Monday, March 8, 2010

Reflections from Catrina Maxwell, CCV Student

I, Catrina Maxwell, served in the U.S. Air Force as an active duty munitions technician from October 18th 2004 to October 18th 2008. “The Things They Carried” is a short story about soldiers serving during the Vietnam War. After reading the short story “The Things They Carried,” by Tim O’Brien, I was deeply moved and felt compelled to write the following response:

Being in the military can be a lot like being a Martian. There is an intrinsic feeling that you are part of something distant and misunderstood, while everyone else carries on in some other plane of existence that is both fascinated by, and fearful of your presence. Tim O’Brien knows this feeling of alienation well, being a veteran himself. In his short story, “The Things They Carried”, O’Brien gives the reader a glimpse into the great many things that separate us (in the service) from the civilians, the burden of which is remarkable.

His main character, Lt. Jimmy Cross, gives the reader a laundry list of tangible items and their weight. This physical, specified weight is an integral piece in the full picture of the story. The reader must know the load of these things to understand the crushing pain of carrying it. For all of the blood in combat, there is an equal amount of sweat, and the struggle with each is palpable. From the Kevlar of the helmet to the steel toes inside the boots, the bulk is exhausting and extremely limiting, which makes freedom an impossibility. The weight of the things that the men carry on their bodies is both painful and binding.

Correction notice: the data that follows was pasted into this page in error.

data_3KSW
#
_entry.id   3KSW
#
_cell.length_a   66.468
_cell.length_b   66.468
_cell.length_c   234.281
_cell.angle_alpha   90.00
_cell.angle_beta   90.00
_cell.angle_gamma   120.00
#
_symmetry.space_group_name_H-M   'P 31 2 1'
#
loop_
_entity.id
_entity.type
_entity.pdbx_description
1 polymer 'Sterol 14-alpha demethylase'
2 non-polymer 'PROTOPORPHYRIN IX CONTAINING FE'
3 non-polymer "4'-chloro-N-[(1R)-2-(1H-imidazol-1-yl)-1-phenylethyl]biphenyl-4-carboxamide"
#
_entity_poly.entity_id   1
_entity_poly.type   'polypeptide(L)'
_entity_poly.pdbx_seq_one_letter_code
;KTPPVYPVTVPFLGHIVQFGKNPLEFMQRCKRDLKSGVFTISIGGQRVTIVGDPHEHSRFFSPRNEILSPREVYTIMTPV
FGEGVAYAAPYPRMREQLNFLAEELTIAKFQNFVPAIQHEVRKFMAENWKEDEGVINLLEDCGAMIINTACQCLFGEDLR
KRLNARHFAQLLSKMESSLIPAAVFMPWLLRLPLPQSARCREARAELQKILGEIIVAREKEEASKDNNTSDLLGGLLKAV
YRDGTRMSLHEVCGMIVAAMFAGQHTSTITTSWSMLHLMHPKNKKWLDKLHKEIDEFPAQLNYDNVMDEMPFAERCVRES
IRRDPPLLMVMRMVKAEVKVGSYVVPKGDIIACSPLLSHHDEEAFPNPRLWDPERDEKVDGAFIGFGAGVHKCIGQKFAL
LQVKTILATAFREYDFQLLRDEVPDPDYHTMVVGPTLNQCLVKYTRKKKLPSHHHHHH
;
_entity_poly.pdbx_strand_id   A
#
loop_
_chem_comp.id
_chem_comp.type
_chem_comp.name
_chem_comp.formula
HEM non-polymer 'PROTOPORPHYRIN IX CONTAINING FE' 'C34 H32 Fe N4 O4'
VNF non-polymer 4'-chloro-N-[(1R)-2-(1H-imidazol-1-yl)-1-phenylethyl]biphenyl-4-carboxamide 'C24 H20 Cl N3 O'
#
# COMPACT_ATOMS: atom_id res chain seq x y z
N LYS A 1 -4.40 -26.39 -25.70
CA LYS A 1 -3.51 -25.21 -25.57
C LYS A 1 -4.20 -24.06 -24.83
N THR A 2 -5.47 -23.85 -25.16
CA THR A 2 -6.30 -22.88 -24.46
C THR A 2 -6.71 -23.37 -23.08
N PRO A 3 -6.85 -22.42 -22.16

So too are the emotional encumbrances that they carry. These are perhaps even more
devastating as they are indispensable. The author has given these men additional cargo that cannot be blown apart or thrown away. Kiowa bunkers down in a foxhole with the rest of the men, but his mistrust still presses down on him. Lavender carries on beneath the weight of his paranoia, until the moment a bullet grants him leave. Lt. Cross can burn the pictures of her, but his love for Martha still nags at him, and eventually, turns him into another cog in the stone faced machine. These are not weights that can be left in the dirt; these are weights that are gnarled into the soul.

Catrina is enrolled in Deborah Straw's Introduction to Literature class this spring.

image by Beverly & Pack

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